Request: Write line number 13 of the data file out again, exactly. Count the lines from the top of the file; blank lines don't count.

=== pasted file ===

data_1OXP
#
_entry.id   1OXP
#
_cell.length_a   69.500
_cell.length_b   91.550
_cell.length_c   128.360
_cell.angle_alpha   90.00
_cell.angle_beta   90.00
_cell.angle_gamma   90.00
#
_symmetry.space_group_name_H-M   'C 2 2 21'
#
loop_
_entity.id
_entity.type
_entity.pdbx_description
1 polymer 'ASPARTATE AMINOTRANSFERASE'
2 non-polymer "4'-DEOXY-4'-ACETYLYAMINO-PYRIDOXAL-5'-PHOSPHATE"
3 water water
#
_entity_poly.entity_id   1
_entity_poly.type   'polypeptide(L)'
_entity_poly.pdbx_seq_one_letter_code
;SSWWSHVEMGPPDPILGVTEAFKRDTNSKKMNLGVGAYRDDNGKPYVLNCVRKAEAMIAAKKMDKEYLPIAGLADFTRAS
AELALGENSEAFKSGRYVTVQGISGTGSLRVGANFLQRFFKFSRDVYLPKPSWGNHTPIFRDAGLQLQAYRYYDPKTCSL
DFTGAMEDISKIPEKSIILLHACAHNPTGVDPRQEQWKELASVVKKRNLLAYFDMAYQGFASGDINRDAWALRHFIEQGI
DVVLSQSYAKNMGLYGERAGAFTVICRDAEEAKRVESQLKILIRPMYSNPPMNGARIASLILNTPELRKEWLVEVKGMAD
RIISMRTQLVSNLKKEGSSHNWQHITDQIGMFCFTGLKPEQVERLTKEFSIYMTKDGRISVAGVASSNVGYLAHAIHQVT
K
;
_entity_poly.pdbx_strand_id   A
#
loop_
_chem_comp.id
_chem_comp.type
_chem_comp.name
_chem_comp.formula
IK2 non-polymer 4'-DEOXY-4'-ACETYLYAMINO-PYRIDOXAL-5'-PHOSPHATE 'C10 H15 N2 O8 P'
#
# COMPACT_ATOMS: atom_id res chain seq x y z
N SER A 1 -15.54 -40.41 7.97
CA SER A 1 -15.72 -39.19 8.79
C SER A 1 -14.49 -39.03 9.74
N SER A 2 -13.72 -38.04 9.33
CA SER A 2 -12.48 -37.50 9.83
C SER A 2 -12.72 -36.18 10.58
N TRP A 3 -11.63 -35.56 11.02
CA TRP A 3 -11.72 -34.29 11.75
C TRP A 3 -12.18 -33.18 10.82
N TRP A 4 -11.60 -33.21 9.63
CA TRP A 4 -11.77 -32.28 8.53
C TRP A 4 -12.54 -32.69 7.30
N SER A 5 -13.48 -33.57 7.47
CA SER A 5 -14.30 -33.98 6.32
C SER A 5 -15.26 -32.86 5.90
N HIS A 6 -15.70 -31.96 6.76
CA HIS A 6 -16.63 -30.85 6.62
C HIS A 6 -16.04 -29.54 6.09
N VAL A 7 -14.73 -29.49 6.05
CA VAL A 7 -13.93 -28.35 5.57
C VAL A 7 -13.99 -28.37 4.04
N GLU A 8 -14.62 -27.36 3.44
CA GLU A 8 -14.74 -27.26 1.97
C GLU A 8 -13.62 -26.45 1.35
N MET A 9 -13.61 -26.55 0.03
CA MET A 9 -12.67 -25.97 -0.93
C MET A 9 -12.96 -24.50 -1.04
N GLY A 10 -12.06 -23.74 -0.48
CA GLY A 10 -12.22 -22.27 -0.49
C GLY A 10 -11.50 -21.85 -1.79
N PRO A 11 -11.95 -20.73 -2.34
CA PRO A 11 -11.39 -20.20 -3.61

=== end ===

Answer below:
#